Bahrain, Israel set to form official ties

Move called ‘historic breakthrough’

Jared Kushner, President Donald Trump’s son-in-law and senior adviser, attends Friday’s announcement in the Oval Office on Bahrain and Israel. More photos at (AP/Andrew Harnik)

Bahrain and Israel have agreed to establish diplomatic relations, President Donald Trump announced Friday, with the Persian Gulf nation following neighbor United Arab Emirates in forging formal ties with the Jewish state.

The move is part of the administration's diplomatic push to further ease Israel's relative isolation in the Middle East and find common ground with nations that share U.S. wariness of Iran.

Trump and the leaders of Bahrain and Israel spoke Friday, and issued a joint statement that the president tweeted.

"This is a historic breakthrough to further peace in the Middle East," said the statement from Israeli Prime Minister Benjamin Netanyahu, King Hamad bin Isa Al Khalifa of Bahrain and Trump.

"Opening direct dialogue and ties between these two dynamic societies and advanced economies will continue the positive transformation of the Middle East and increase stability, security and prosperity in the region."

Trump later celebrated the news in an Oval Office appearance.

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"There's no more powerful response to the hatred that spawned 9/11 than the agreement that we're about to tell you," Trump said.

"... This is a truly historic day. There have been two peace agreements with Israel in the last 72 years. This is now the second peace agreement that we've announced in the last month, and I am very hopeful that there will be more to follow," Trump said.

The agreement is another diplomatic win for Trump less than two months before the presidential election and an opportunity to shore up support among pro-Israel evangelical Christians.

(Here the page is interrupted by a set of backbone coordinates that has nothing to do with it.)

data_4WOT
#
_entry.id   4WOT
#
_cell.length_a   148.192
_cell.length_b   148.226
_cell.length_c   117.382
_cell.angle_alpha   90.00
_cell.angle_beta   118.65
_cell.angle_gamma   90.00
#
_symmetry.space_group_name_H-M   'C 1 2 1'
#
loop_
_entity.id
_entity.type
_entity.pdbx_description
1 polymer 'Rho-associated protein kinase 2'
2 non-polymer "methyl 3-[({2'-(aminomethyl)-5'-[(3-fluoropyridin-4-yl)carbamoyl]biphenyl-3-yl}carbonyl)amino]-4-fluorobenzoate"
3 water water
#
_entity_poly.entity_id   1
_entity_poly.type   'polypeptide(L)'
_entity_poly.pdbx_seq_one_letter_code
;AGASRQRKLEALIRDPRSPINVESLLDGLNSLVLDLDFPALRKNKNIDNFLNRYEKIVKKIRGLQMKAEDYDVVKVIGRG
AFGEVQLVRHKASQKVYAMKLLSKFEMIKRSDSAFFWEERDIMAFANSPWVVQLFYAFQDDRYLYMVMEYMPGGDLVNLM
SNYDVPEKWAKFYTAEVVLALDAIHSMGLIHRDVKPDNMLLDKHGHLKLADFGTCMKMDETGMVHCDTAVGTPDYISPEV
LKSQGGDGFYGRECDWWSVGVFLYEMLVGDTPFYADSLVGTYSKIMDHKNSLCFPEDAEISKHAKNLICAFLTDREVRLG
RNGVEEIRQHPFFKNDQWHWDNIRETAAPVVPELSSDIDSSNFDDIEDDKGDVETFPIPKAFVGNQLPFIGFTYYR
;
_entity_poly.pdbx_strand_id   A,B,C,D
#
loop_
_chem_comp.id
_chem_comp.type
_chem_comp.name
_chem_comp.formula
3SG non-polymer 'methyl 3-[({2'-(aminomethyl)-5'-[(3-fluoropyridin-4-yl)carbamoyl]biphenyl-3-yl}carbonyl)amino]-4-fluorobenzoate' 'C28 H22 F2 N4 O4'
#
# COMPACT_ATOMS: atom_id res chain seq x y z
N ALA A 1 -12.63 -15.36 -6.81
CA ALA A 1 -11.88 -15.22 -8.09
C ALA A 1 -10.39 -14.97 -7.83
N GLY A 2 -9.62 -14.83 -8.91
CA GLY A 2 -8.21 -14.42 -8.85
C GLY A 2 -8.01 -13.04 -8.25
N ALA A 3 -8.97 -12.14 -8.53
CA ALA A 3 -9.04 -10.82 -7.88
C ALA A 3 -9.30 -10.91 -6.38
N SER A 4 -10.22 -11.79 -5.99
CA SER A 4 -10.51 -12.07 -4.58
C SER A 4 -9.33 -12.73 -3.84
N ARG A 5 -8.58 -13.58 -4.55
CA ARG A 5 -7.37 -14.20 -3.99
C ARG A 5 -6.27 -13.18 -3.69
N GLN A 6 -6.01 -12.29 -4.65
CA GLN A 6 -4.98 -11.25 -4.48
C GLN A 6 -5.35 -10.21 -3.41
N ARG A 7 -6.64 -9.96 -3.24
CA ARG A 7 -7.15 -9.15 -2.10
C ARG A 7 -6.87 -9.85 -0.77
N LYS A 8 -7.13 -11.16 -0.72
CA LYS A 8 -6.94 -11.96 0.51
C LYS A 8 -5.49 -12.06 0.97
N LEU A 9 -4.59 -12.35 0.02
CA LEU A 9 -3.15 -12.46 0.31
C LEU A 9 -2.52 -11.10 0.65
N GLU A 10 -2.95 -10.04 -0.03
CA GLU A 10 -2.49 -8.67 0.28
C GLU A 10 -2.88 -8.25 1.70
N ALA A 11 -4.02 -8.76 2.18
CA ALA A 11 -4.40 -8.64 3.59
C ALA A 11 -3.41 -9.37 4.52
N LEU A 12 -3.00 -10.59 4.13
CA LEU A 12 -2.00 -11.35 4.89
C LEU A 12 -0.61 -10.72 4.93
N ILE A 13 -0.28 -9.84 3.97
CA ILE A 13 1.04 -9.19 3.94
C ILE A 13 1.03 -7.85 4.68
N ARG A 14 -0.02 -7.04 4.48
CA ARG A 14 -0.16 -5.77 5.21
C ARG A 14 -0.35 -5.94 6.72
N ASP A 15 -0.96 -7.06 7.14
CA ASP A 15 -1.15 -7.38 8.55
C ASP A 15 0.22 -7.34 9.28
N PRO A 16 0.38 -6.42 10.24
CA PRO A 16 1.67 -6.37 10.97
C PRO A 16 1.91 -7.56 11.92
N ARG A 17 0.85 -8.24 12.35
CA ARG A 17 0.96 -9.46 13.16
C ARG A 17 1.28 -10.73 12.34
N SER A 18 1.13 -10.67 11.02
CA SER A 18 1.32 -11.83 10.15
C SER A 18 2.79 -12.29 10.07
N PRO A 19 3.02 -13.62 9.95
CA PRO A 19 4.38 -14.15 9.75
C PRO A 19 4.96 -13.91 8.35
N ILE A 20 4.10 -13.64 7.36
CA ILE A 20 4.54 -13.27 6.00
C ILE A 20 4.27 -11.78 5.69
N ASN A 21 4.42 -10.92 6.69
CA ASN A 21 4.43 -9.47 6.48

But it is a setback for Palestinian leaders, who have urged Arab nations to withhold recognition until they have secured an independent state. The Palestinians have seen a steady erosion in once-unified Arab support -- one of the few cards they still held as leverage against Israel -- since Trump began pursuing an unabashedly pro-Israel agenda.


Trump described "tremendous enthusiasm" among other Arab countries. He spoke to the leader of another small Persian Gulf state, Oman, earlier in the week.

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All take cues from Saudi Arabia, the regional diplomatic heavyweight and religious lodestar, so the agreements are seen as having Riyadh's tacit blessing.

Bahrain considers Friday's announcement a first step toward fully normalized ties with Israel, a person close to the Bahraini royal family said. The person spoke on condition of anonymity because he was not authorized to address the matter on the record.

The U.S. announcement made no distinction between the terms "diplomatic relations" and "normalized relations."

Trump said Israel and Bahrain would exchange ambassadors and open embassies for the first time, and begin work on cooperation in health, technology, agricultural and other sectors. The agreement also provides for direct flights between Manama and Tel Aviv.

Israel and Bahrain are not at war, so their agreement is not a peace deal in the usual sense. Like most other Arab states, Bahrain had until now officially considered Israel to be an illegitimate usurper of Palestinian land and rights.

Egypt and Jordan were the only Arab states to have made formal peace with Israel before the UAE agreement in August.

As a practical matter, establishing full diplomatic relations means Bahrain is acknowledging Israel's legitimacy, but there were signs that the kingdom is cautious about how it presents the matter.